I’m not the only one coveting Hollis-Jefferson’s skillset though. When he landed in Portland in April, Sports Illustrated’s Jack Winter highlighted the wing’s defensive credentials.
Hollis-Jefferson can guard five positions against many teams without being exploited. He has the base to hold up in the post against all but basketball’s best behemoths, as well as the feet to switch onto quick ball handlers. Other than Derrick Jones Jr., Hollis-Jefferson might be Portland’s most viable point-of-attack defender of superstar wings. He also way out-rebounds his size.
But the fewer defenders opposing superstars feel comfortable targeting against a switching defense the better, and Hollis-Jefferson gives the Blazers another wing the likes of LeBron will avoid when they go matchup hunting. That he has the handle and court sense to make smart passing decisions in space is an underrated bonus.
It’s Hollis-Jefferson’s proven utility playing small-ball center, though, that makes his addition a bit more intriguing – and potentially valuable in specific matchups and certain situations come the postseason.
Hollis-Jefferson is also a glue guy, exuding camaraderie and leadership on the Blazers’ bench. Nothin’ But Nets’ Dylan Brattain agrees with me, highlighting Hollis-Jefferson’s importance to then young Nets roster in 2018.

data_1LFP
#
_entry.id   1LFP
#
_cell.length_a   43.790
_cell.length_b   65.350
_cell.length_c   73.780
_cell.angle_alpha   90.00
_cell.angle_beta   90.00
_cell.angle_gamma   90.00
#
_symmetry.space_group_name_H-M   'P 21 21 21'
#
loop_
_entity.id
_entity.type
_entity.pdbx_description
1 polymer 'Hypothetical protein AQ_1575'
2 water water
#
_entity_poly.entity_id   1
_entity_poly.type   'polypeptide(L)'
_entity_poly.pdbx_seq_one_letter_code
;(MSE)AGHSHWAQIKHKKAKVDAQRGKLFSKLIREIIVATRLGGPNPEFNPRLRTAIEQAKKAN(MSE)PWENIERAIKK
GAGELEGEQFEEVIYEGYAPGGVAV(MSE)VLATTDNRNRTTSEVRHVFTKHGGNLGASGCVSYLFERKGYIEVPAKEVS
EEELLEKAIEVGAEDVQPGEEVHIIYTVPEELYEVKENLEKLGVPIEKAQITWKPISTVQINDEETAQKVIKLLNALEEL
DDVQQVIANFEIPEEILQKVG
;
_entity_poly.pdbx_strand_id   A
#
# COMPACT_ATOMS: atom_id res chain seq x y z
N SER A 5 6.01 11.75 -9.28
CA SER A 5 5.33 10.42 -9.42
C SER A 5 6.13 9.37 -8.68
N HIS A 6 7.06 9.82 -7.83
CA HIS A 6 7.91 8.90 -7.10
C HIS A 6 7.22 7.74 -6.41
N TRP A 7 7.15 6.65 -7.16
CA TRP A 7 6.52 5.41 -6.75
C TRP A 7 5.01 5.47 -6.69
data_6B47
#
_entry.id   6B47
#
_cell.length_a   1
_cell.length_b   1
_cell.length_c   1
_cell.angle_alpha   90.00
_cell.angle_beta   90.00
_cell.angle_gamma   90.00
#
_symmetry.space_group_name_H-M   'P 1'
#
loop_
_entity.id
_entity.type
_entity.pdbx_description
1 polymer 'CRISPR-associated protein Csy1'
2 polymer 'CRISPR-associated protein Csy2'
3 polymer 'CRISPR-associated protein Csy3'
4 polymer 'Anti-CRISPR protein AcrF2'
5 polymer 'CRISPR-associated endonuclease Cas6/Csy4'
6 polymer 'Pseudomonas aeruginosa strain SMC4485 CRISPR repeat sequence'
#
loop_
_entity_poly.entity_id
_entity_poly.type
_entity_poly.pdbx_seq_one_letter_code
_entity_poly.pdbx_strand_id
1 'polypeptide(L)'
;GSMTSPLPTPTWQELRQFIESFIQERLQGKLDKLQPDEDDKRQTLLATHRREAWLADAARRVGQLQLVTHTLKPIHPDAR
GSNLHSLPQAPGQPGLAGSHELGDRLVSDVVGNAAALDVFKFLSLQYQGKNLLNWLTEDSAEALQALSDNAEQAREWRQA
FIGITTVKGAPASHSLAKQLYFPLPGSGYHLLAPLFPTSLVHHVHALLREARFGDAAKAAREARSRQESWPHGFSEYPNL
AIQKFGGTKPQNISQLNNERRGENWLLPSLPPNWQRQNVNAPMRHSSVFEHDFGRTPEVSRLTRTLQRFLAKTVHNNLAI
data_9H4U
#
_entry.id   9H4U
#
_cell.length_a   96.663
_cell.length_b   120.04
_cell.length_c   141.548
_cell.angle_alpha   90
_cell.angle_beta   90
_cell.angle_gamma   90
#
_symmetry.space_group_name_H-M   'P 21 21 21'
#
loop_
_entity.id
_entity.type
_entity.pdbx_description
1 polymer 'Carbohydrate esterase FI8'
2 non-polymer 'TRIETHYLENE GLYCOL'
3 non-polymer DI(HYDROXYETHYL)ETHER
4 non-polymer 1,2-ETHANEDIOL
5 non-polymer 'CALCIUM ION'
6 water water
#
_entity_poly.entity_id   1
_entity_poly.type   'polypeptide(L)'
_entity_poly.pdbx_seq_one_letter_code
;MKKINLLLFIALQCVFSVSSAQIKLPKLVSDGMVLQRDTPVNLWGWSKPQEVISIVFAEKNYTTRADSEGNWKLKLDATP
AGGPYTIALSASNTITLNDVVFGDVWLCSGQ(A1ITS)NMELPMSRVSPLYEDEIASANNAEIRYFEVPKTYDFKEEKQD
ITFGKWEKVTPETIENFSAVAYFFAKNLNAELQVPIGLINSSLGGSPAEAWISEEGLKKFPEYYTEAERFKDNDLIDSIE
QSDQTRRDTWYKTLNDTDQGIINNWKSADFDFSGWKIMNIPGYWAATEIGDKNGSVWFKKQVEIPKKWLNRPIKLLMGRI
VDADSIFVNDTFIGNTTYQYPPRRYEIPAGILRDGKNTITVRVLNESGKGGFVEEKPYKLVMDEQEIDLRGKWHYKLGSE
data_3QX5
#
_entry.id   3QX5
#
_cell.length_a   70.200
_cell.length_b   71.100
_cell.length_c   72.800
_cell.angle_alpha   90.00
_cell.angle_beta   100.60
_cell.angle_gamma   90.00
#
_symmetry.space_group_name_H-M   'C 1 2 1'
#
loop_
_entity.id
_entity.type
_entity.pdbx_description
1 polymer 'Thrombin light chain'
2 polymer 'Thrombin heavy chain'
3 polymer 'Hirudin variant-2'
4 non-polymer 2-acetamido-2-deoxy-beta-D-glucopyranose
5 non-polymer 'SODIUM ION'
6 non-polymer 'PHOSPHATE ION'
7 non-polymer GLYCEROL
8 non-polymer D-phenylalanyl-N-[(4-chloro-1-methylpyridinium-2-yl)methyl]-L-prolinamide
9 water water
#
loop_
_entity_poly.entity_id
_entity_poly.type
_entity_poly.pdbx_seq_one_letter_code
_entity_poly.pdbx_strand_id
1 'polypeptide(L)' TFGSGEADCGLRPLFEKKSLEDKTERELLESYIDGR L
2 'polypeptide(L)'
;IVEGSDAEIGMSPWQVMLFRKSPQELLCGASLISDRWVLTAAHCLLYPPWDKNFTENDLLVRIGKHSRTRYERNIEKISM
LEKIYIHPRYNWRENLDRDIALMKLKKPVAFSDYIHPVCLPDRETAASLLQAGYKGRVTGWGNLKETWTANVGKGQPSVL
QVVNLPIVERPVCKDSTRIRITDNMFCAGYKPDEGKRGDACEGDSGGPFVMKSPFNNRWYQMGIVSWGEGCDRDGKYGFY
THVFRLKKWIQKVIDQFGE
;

What’s Hollis-Jefferson’s ceiling though? He isn’t gonna be the next LeBron, but he certainly can become a decent starter if he gets the “stretch” title next to his 4 position. At worse he’s a bench leader and glue guy, something that is just as important as stars.
The Athletic’s John Hollinger was also pretty unimpressed when the Minnesota Timberwolves cut Hollis-Jefferson before a ball was bounced last season.
This is a mistake and another tream should claim him. https://t.co/70XAG6BMu9— John Hollinger (@johnhollinger) December 19, 2020
When it comes to price, the former Arizona Wildcat should not demand anything more than a veteran minimum deal. Anything higher and the Blazers need to walk away.
If Olshey pulls together a roster capable of going on a deep postseason run, Hollis-Jefferson won’t be the first, second or third off the bench. But when it comes time to clamp down on opposing wings, I’d much rather see a player of Hollis-Jefferson’s skillset thrust into action.
I’d go a little further to suggest that if the Blazers had Hollis-Jefferson during the team’s first round bout with the Los Angeles Lakers in the Orlando Bubble, the team might have had a better chance of stopping the likes of James and Anthony Davis. I’m not suggesting the Blazers win the series, but better wing defense would have made it tighter.
The Blazers should take risks this offseason to ensure Lillard has capable talent around him for games played in April, May and June. But Olshey can’t forget prudent moves that reinforce the roster with players like Hollis-Jefferson on veteran minimum contracts to consolidate the team’s currently-shallow wing core.